Duct Tape

Duct tape has a benign beginning. Vesta Stoudt, who worked in a WWII ordinance factory, noticed flimsy closures on the ammunition boxes and recommended a stronger cloth tape. This led to the development of a polyethylene coated fabric strip by Johnson & Johnson. Designed to be torn by hand, no scissors needed, it is easy to apply and remove. The plastic coating makes it waterproof while the fabric lining makes it flexible and durable. It is now indispensable in gyms, garages, and homes – 101 uses. Unfortunately, some of them are malignant.


When I arrived at the small detached bungalow, there were two cop cars in the driveway along with the official coroner’s vehicle. Lights were on in all of the rooms and bled a yellow hue onto the dark street. Yet there were no crime scene markers, gawking neighbors, or flashing lights to indicate the need for my expertise as a forensic pathologist.

The chief of police was standing at the kitchen counter, surveying the contents of a handbag. He was thumbing through a wallet and discarding cards into the pile. In his ungloved hand, he held a driver’s license.

Bobby, the deputy coroner, was standing in a bedroom doorway, like a tough bouncer at a nightclub. Beyond him, the legs of an elderly woman hung off the bed with her feet on the floor. She was lying along the short axis of the mattress, as if she had sat down on its edge and collapsed backwards. A pillow obscured her face.

Pointing at Bobby, the chief said, “I don’t know why he bothered to call you out.” Then waving his hand over the purse, he added, “Look at all these pills.” There were five medication bottles of varying sizes. To me, that didn’t seem like a lot for an 82-year-old woman.

“Well, I’m here now, might as well take a look,” I said. Being a woman, it had taken years for local law enforcement to acknowledge my authority at death scenes. Some never did. Bobby had it even harder as the only black forensic investigator.

After putting on gloves, I moved the pillow aside. The woman’s face was purple. There were dot hemorrhages in the whites of her eyes. Her mouth had a tear in the frenulum, that delicate tissue that extends from the upper lip to the gum. Her arms lay at her sides. Silver colored duct tape was wrapped tightly around her left wrist with a thick gathering on one side creating a pocket. The right wrist had a sticky residue on the skin around its circumference. The medical details told the story – her forearms had been bound together, and she had been smothered to death.

“She’s been asphyxiated,” I said, “There are injuries in her mouth and tell-tale signs in her eyes, but I’ll be able to tell you more after the autopsy.”

“Excuse me?” the chief said, “What are you talking about? There’s no forced entry to the house, no signs of a struggle. She even has five dollars in her purse. Besides, her next door neighbor didn’t hear anything all night. C’mon Doc, don’t go off on a wild goose chase.” My face reddened but I let him continue speaking.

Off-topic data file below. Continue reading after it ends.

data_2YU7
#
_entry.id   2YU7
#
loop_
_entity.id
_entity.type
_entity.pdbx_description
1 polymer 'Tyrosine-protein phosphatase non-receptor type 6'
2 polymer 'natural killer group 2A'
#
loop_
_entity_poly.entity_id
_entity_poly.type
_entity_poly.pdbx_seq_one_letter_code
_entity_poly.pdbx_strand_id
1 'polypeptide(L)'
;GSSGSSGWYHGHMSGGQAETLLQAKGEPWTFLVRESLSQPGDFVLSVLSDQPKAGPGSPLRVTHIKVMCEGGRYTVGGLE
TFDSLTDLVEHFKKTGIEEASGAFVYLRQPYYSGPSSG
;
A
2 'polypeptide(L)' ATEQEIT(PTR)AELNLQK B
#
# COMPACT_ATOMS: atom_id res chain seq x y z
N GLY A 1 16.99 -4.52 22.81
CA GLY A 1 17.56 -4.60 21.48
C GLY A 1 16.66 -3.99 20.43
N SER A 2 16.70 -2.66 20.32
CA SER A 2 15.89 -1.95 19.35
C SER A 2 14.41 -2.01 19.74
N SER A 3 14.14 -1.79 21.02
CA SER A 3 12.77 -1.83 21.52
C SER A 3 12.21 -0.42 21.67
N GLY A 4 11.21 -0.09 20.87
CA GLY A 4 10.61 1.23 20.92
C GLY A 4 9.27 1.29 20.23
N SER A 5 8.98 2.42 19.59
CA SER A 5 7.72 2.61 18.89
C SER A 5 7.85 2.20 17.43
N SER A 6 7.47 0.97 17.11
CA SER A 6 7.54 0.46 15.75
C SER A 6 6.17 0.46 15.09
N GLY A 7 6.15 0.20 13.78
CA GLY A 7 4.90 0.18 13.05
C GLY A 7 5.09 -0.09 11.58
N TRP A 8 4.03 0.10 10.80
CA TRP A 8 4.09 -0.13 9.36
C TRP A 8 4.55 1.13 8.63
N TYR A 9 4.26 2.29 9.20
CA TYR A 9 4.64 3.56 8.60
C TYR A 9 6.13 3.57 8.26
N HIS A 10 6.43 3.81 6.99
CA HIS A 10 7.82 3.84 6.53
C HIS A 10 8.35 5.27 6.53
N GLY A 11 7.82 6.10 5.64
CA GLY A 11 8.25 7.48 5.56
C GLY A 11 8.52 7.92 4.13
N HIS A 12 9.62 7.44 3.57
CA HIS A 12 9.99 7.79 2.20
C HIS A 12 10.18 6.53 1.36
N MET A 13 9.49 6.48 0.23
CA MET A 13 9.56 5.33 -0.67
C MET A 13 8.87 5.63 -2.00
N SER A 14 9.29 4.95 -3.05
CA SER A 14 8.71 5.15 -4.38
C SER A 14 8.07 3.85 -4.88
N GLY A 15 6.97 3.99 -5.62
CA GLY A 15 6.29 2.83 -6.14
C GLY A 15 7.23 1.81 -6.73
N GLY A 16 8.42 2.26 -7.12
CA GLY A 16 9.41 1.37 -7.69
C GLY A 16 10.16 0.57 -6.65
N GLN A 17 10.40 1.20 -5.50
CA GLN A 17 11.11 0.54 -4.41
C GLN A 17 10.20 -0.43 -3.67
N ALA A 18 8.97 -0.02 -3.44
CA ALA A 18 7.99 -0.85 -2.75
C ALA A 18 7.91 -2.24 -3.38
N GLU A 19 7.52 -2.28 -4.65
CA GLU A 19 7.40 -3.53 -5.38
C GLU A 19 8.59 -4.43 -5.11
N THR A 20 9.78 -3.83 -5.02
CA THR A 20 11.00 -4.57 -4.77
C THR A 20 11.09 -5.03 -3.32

His theory involved a stroke or a heart attack with the pillow accompanying her prostration. This, according to him, had caused self-suffocation. Listening with increasing incredulity, I glanced at Bobby and mouthed “WTF?” The chief was arrogant, and a bit lazy, and certainly found my forensic methods time-consuming. But was his rancor enough to blind him to the obvious clues in this case? Or did he just want it open and shut? After all, there were no suspects, so this might end up an unsolved homicide.

In an unsteady voice I asked, “What about the duct tape?” This gave him pause, but then he smiled as a flash of inspiration hit him.

“Maybe that’s where she kept her pill bottle.” I was speechless.

At the morgue, Bobby and I worked meticulously on Bernice – documenting her injuries, the skin rubbed raw on both wrists where she struggled against her bindings. We carefully recovered the duct tape, preserving the irregular edges of evidence. It was clear that someone had tied her up and snuffed out her life with a pillow. The police refused to investigate concluding that the death was due to natural causes.

Three months later the ex-girlfriend of Bernice’s part-time handyman, came to the police station. She had a ring from the elderly woman, a gift from her old beau. They were no longer in a relationship and she had begun to feel guilty over this possession. Ultimately, the FBI would reunite the separated fragments of the duct tape through microscopic analysis of the interstices of the torn ends. The one removed from the dead woman’s wrist matched exactly with the roll of tape recovered from the suspect’s home. He was found guilty of murder and went to prison, wrapping up the case.

The relationship with me and the police was never as neatly reconciled.


6 responses to “Duct Tape”

  1. Having just read two of your blogs, Mary, I can only imagine what your professional life must have been like. These “stories” seem too bizarre to be true, but you’re helping me see that they can be. Great writing on this!

    Liked by 1 person

    1. Thank you for taking the time to read them. Truth really is stranger than fiction


  2. Nice gritty details. We don’t get this kind of detail from the papers or TV and only in well-written crime novels. Has a Dr. Kay Scarpetta feel to it. Excellent writing with a “hard working, dilligent eye for details” med examiner resolution.

    Liked by 1 person

    1. Your words are inspiring, thank you


  3. Linda DeFrancisco Avatar
    Linda DeFrancisco

    Marilyn told me about your stories. I have only just started with this one but it really shows what a good writer you are. I hope you keep up the good work and maybe someday put them together in book form.

    Liked by 1 person

    1. Thank you so much for taking the time to read and comment


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